Silurian Eldane for a Dr. Who-Dunnit Murder Mystery.

"Eldane" and "Restac" at the Murder Mystery

For the Greater Bay Area Costumers Guild Dr. Who-Dunnit murder Mystery, I went to Cosplay for the first time. There are no patterns for these things, so I just made it up as I went along.
For Eldane, I bought a graduation robe from Amazon, made a stole, then added purchased ribbon in stripes to simulate the Eldane look.
Couldn't get wide enough cream ribbon, so I bonded two pieces together, then laid the red one on top.

You can see the original Eldane here: Eldane pic

The cowls were fun to paint.  I ordered these from Decimated Designs, a wonderful site that has latex costume supplies. These were unpainted, so I got to play with stippling and breaking up the colors. Then I outlined the scales to give it depth.

There is a separate post for the makeup.
Here's my sweetie in his final costume.  The neck rings were problematic as the paint would not cure. I finally doused them in baby powder, but ended up throwing them away after the evening was over.  Wrong match of materials, so if I use these costumes again, I'll have to rework the rings.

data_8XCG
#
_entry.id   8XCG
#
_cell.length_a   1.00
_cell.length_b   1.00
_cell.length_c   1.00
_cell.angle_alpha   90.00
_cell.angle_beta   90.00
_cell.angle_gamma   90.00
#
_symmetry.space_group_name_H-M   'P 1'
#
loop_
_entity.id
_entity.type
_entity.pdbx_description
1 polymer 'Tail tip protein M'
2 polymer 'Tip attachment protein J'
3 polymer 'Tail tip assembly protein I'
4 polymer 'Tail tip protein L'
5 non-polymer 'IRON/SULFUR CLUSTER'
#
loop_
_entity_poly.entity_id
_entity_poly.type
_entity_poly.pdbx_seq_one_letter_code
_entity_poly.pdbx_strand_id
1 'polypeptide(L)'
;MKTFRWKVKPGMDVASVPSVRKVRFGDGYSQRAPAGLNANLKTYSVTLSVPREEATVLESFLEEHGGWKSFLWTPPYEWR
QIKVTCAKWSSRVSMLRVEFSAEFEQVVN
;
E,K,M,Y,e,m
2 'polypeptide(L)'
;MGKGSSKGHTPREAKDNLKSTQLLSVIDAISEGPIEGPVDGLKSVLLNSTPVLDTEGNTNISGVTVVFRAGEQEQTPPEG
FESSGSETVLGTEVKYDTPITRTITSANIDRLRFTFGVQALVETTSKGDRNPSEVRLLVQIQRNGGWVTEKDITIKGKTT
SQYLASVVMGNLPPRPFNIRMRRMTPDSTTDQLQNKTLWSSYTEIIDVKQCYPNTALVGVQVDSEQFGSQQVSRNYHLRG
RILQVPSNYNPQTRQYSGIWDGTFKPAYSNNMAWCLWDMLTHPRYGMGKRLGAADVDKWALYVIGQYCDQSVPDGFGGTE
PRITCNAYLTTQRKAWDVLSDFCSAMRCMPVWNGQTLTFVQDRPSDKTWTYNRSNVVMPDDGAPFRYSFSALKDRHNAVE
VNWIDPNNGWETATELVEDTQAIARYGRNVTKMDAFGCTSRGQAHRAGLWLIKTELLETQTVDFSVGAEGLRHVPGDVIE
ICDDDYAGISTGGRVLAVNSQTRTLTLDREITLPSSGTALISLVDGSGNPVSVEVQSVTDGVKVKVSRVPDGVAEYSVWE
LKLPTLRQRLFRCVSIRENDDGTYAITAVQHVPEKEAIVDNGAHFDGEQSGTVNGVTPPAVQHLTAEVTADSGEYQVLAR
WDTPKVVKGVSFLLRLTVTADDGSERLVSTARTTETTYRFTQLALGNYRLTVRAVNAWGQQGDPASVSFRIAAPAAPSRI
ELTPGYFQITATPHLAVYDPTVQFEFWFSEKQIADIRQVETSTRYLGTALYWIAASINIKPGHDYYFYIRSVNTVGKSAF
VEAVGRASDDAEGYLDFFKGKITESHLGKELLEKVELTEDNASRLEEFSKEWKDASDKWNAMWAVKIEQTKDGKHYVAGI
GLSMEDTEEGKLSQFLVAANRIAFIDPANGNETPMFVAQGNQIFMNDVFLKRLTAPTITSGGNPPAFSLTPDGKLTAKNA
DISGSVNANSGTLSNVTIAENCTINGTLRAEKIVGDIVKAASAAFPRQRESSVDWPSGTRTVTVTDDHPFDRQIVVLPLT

Wednesday, September 23, 2015

The brown challenge - HSF/HSM - Lisa

I had a couple things I could make for the brown challenge.  Both from the 30's/40's with my Wearing History patterns.  Trousers and a blouse.  I actually made both, and started working on a swing coat.   I've planned to make the swing coat for the last two winters.  Wide leg trousers were popular starting in the 30's, though they were not common and not worn as everyday clothing.

Jean Harlow in trousers

I have a pin stripe cotton, mostly brown with a little blue, for the blouse.  I was going to get wool flannel for the trousers but I wasn't sure I would like how the pants looked on me so I declined to invest the cash.  Instead I got a dark chocolate rayon twill.  It has lovely drape, though it's not very forgiving of my bumps.   I actually bought all this quite a while ago and just haven't got around to sewing it.

Smooth Sailing Pants 
The largest size of the pattern is a tiny bit too small for me in most places.  It's definitely too small in the 'high hip' (commonly know as the 'pot' belly).  I altered the curve of the hip and altered the pleats and darts along with adding to the overall size. I also hand sewed the side zip because I've found that I get a smoother line.  Clearly I'm too lazy to go downstairs to press my work before pictures.

Hand picked zip - Not pressed